Ever noticed a bleached patch in your panties? Your vagina is to blame

WE'VE all felt that shock when we've pulled our undies out of the wash – only to see a strange bleach-like stain.

It can be confusing – especially if you haven't been whizzing around in your marigolds – but it's a common occurrence and completely normal.


Your vagina has the power to change the colour of your knickers and it's all down to its natural pH levels.

A pH level is the marker for how acidic or alkaline something is. If anything has a pH level lower than seven it has acidic properties.

And a healthy vagina has a pH value of somewhere between 3.8 and 4.5.

Now, this might seem like it's incredibly acidic but rest assured it's for your own good.

Experts at the Vagina Museum have highlighted that the bleach stain in your knickers is "completely normal". In a post on Twitter they revealed several pairs of knickers which had the strange stain.

Reassuring their followers they said: "The light patches in underwear isn't staining from period blood or discharge, it's bleaching – the same as if you've ever tried putting lemon juice in your hair to lighten it.

"It's not a sign of dirtiness or bad hygiene to have paler patches in your pants, it's something which happens when the acidity of a perfectly healthy vagina spends time in contact with fabric, and it's particularly noticeable on darker fabrics.

"So, it's not just you. Lighter patches in your knickers are normal, and there's nothing to be ashamed of!"

TikTok users have also recently picked up on the stains and have reassured their followers that this is something the vagina does naturally.

According to the NHS naturally occurring bacteria called lactobactilli keep the vagina's pH at a normal level.

The acidity of your vaginal discharge is what protects you from nasty infections like thrush and bacterial vaginosis.

If you vaginas natural levels of acidity is off balance it can also leave you more susceptible to sexually transmitted infections.

So, it is your discharge that can stain or change the colour of your underwear – and it's particularly noticeable if your knickers are a dark colour like black.

The amount of vaginal discharge produced can vary from woman to woman.

It also changes regularly based on where a woman is at in her menstrual cycle.

Some women have a thicker discharge right before they get their period, others may notice a watery discharge when they are ovulating.

Your discharge is essentially your vaginas way of cleaning itself.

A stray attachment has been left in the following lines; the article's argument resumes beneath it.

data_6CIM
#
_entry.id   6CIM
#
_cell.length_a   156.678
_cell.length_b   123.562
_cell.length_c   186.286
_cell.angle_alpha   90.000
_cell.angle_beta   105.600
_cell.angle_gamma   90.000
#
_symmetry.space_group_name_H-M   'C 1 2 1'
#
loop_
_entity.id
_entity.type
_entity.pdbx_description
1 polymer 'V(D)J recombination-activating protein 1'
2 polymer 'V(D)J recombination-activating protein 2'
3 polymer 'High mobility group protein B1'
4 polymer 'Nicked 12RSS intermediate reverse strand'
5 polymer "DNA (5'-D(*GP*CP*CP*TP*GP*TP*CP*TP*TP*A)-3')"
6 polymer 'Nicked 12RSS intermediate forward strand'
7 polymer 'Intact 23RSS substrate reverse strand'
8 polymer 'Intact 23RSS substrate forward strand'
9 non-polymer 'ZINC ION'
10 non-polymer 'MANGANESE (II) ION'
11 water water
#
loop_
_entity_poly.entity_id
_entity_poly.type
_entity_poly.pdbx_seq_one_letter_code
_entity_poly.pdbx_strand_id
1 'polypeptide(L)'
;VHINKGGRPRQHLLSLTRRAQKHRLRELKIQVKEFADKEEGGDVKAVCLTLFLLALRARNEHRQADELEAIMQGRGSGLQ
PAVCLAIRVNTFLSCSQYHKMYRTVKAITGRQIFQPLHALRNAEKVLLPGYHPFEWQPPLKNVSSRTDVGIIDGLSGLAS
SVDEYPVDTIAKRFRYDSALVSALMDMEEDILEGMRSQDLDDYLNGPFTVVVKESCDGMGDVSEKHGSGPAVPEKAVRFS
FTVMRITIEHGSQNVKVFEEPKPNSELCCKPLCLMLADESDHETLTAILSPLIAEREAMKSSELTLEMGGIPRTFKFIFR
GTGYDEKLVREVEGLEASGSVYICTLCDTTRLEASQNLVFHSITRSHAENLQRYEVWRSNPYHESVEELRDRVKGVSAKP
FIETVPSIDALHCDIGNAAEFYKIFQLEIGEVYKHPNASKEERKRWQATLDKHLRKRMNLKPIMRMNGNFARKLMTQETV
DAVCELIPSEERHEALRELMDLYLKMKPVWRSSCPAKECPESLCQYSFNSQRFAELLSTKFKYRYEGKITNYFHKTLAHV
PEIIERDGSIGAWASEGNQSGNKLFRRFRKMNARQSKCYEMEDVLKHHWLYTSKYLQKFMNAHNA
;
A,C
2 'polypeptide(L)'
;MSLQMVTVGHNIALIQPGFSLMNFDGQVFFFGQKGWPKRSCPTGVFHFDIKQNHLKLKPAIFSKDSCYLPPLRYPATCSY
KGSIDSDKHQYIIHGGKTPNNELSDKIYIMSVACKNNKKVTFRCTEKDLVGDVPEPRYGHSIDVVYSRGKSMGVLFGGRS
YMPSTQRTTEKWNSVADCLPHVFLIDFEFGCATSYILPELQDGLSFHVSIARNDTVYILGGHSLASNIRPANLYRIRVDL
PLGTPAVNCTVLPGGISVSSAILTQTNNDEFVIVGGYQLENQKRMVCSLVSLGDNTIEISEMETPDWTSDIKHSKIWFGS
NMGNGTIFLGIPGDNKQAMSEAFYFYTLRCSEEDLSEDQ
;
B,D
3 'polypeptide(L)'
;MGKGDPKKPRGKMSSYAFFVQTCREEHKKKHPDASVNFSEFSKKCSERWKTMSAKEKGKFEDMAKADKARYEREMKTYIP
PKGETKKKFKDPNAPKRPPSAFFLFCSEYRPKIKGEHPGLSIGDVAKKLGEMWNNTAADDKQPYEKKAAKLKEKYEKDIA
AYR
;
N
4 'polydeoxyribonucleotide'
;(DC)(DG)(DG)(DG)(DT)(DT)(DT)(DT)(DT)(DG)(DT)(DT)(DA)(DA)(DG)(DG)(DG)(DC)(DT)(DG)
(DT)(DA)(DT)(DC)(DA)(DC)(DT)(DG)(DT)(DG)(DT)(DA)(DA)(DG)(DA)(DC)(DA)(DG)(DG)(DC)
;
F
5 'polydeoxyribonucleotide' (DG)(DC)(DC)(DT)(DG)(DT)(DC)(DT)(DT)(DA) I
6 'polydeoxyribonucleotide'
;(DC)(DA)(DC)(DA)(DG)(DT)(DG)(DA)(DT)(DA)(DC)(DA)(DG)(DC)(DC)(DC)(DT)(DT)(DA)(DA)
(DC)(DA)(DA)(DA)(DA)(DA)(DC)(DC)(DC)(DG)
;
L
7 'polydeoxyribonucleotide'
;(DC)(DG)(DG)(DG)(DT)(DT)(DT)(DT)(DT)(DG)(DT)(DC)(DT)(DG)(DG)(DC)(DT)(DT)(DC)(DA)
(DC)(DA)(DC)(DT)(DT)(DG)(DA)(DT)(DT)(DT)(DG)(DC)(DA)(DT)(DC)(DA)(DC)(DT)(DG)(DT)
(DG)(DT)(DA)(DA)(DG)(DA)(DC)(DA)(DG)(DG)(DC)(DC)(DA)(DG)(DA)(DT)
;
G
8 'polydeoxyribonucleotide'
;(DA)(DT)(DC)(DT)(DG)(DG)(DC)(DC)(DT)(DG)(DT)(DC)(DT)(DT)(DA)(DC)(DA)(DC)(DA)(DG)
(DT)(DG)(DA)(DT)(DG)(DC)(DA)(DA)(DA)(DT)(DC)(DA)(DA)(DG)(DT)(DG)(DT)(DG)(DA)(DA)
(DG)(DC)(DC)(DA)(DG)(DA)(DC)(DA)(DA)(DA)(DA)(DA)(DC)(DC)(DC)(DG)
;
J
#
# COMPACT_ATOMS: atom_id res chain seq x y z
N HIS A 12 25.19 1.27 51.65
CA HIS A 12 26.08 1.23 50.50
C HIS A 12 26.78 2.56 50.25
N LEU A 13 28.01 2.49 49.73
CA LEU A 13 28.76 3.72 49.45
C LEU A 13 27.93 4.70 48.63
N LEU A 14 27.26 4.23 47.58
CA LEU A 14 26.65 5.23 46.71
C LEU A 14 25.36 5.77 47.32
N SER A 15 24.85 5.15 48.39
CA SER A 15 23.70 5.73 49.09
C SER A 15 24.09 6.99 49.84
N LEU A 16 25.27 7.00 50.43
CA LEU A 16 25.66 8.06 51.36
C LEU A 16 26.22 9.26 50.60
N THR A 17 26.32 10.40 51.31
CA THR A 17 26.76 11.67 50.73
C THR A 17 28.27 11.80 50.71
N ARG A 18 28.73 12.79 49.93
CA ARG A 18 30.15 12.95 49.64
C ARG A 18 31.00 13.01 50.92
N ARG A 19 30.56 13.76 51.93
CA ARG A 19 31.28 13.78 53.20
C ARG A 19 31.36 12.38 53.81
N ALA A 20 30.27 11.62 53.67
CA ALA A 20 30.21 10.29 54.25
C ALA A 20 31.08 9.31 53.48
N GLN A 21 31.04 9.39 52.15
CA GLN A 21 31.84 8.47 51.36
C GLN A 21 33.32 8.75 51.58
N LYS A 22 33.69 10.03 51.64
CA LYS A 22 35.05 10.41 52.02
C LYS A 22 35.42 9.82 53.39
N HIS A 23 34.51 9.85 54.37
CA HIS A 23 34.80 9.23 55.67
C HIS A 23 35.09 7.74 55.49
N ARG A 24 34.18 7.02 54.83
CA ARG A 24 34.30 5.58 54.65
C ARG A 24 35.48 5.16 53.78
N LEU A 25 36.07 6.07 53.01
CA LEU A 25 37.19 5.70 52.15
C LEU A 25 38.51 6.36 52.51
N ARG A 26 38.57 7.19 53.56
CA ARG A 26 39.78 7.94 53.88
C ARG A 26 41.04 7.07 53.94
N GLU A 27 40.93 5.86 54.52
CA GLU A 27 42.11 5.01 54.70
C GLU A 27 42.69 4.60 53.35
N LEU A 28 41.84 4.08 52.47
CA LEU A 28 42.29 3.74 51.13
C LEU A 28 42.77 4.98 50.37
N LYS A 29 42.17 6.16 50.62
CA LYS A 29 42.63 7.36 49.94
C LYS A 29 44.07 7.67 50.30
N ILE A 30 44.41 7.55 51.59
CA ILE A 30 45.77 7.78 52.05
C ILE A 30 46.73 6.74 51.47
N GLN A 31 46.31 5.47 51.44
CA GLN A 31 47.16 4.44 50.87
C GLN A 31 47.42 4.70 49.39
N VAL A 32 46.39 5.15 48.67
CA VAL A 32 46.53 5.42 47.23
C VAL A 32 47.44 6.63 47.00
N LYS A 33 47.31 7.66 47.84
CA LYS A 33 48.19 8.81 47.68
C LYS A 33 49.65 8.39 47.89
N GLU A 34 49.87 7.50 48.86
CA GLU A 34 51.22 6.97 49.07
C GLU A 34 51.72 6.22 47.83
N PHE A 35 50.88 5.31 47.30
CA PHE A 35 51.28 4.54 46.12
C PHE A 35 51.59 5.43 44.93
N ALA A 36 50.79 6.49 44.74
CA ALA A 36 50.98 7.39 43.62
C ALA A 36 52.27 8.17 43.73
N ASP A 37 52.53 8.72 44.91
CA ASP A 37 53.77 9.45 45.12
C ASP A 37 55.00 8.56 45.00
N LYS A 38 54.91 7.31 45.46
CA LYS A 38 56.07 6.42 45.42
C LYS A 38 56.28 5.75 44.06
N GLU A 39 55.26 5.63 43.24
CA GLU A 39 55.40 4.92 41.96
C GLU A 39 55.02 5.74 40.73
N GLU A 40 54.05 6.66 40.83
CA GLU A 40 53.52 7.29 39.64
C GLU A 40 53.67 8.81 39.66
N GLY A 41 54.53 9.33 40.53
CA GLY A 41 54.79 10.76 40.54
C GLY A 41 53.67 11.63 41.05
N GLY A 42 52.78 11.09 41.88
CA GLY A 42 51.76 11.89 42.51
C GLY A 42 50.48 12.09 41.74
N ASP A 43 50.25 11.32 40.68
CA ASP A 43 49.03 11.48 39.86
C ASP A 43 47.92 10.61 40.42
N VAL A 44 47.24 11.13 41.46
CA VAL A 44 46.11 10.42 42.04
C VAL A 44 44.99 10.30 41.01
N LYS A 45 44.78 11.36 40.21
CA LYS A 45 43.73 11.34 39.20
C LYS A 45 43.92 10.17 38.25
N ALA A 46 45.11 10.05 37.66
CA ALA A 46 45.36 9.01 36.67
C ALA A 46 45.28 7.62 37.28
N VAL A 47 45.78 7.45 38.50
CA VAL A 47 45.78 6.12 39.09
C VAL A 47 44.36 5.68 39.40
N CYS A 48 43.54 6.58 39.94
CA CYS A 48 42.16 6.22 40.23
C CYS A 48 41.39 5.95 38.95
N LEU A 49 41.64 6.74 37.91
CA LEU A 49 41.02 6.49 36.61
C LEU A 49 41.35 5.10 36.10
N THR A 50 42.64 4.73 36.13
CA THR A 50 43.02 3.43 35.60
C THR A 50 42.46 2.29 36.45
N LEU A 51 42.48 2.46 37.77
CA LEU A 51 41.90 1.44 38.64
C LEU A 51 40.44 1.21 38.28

Dr Vanessa MacKay, a spokeswoman for the Royal College of Obstetricians and Gynaecologists, said: "The vagina is designed to clean itself with natural secretions.

"The vagina contains good bacteria, which are there to protect it. If these bacteria are disturbed it can lead to infection, such as bacterial vaginosis or thrush, and inflammation.

"It's normal and healthy for a woman to produce a clear or white discharge from her vagina. This mucus is produced naturally from the neck of the womb, known as the cervix.

"Healthy discharge doesn't have a strong smell or colour, but women may feel an uncomfortable wetness."

It's important to work out what is normal for you and to speak to your GP if you notice your discharge has changed in colour or consistency.

How to get period stains out of your undies

Consultant gynaecologist, Dr. Tanai Adib who works with organic period-care brand Callaly reveals some of the most googles questions when it comes to down below.

Why is my period blood black? 

Dr Tanai said: "This is usually nothing to worry about, blood at the beginning or end of your period can take on a black or brown tint.

"This is usually a sign that blood has had time to oxidize, turning black or brown and eventually black meaning it has taken a little longer to leave the uterus."

How to get period blood out of clothes? 

Most people have experienced a leak at some point – it can be embarrassing and frustrating.

You might want to consider the products you're using , or if your flow is particularly heavy, what might be causing that.

 Jolie Kerr, who is an expert cleaner says, if the blood is fresh, run your pants under cold or lukewarm, not hot, water. If the stain needs extra help, a bit of ordinary hand soap is a good option.

For old stains lingering in knickers too comfy to throw away you might need to buy a specialist spot stain remover. If you need to freshen up your favourite pants and don’t have any stain remover to hand, Jolie says you can crush up aspirin, salt or bicarb of soda and mix into a paste with water, then rub into the stain.

And you should always avoid using soaps and vaginal douches, no matter how clean you think they are making you.

"Women should avoid using perfumed soaps, gels and antiseptics to clean their vaginas as these can affect the vagina’s healthy balance of bacteria and pH levels and cause irritation," Dr MacKay added.

"Women are advised to use plain, unperfumed soaps to wash the area around the vagina (the vulva), not inside it, gently every day.

"There are many possible causes of abnormal vaginal discharge, but it's usually a sign of infection.

"The infection is often caused by something that upsets the natural balance of bacteria or yeast in the vagina, such as washing inside the vagina, or it may be a sexually transmitted infection.

"The most common causes are thrush, bacterial vaginosis, trichomoniasis, gonorrhoea, chlamydia, or genital herpes.

"The warning signs of infection include a change in colour or consistency, a sudden bad smell, an unusually large amount of discharge, itching outside the vagina, pain in the pelvis or tummy, or unexpected bleeding from the vagina."



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